Day 1 – The Borella Ride Commencement Ceremony – Tennant Creek
Tennant Creek has never seen a Victoria Cross before, let alone two. But on the first morning of The Borella Ride, Rowan Borella, the 81-year old son of Captain Albert Borella VC, held aloft the medal so the crowd could see it. And only a few metres away was Keith Payne VC OAM, wearing his own Victoria Cross. The Outback town was uniquely privileged.
Other famous people had flown in from around Australia. The MC was Ray Martin AM, up from Sydney and recognised by many in Tennant Creek, who besieged him for autographs. A poet, Rupert McCall OAM, specially engaged to write on the Territory’s foremost soldier’s exploits, held the crowd spellbound as he gave his ballad both barrels, engaging the crowd with a Banjo Paterson-like story that had the same rhythm as “Clancy of the Overflow.” And Chief Minister Adam Giles had many nodding in agreement as he outlined the special visits to so many small communities that the Borella Ride will be making on its 1000 kilometre journey.
Albert Borella’s son, Rowan Borella was emotional as he spoke to the crowd of school children and guests, explaining that his father would be amazed at all the attention he is now being given.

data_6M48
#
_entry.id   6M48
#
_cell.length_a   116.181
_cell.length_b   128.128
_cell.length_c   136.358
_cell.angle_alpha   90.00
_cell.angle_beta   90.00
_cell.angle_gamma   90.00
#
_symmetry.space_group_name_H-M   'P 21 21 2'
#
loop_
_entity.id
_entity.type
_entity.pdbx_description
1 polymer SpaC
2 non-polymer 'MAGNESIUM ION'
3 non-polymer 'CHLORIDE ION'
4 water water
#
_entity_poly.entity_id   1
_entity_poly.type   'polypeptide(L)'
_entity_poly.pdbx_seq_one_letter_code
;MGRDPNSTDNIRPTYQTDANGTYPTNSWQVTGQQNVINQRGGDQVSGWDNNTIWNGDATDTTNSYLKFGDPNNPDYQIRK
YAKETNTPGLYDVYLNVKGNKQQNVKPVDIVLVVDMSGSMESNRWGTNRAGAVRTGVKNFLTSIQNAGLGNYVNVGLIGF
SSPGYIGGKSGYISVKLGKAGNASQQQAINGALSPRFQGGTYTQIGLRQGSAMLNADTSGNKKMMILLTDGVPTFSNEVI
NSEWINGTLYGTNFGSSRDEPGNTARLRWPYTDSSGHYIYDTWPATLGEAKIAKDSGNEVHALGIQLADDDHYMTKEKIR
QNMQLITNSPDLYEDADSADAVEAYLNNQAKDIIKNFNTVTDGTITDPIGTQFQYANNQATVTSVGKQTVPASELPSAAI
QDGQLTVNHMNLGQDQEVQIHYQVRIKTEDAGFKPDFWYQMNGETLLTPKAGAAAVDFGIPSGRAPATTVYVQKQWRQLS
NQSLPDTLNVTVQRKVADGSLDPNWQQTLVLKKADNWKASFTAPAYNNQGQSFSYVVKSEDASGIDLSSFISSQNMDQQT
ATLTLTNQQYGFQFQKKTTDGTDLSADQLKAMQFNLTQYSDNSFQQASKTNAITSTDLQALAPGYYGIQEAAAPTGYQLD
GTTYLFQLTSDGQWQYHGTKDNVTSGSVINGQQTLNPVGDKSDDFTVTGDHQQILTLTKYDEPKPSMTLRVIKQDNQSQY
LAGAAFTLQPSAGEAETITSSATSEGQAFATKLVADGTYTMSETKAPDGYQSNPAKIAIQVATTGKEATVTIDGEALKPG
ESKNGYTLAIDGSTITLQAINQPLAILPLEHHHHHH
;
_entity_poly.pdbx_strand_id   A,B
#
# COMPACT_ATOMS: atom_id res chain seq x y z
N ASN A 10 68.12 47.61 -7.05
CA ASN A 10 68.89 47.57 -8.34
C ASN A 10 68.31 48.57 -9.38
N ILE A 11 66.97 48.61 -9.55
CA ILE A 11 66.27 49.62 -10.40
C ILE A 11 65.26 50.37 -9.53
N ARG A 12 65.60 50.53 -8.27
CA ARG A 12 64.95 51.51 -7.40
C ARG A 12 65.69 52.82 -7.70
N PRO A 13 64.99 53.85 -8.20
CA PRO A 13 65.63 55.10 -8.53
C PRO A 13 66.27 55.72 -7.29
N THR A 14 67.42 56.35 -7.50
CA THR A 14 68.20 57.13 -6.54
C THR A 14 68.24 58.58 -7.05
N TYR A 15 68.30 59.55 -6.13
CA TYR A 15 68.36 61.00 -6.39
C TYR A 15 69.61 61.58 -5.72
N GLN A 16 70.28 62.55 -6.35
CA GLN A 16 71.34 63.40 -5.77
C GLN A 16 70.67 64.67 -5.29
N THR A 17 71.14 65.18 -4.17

Keith Payne, Vietnam veteran and one of the four living Australian VC recipients, spoke of what young people can learn from Borella’s story. How Albert Borella, broke and at rock bottom after giving his all in his farm on the Daly, simply set out walking from the Tennant Creek area when he decided to sign up for the Great War in 1915. Keith Payne explained that even tremendous journeys – be they in war, peace, or through life’s challenges – all start off with a simple decision. Payne made a decision on the battlefield in 1969 to hold off the enemy and rescue his men, pinned down under attack. Borella made a decision to fight at Gallipoli and the Western Front, and three times he made choices that resulted in him being decorated for his bravery in combat.
Rupert McCall can have the final word on a great day that launched the Borella Ride up the Stuart Highway.
At a soldier’s great insistence, for his mates, he went the distance
For the freedom of his country, he was selfless in his aim
For the values that were feeding from the grass roots of his breeding
In the famous Anzac spirit, lives the honour of his name.
By Dr Tom Lewis, Lead Historian for The Borella Ride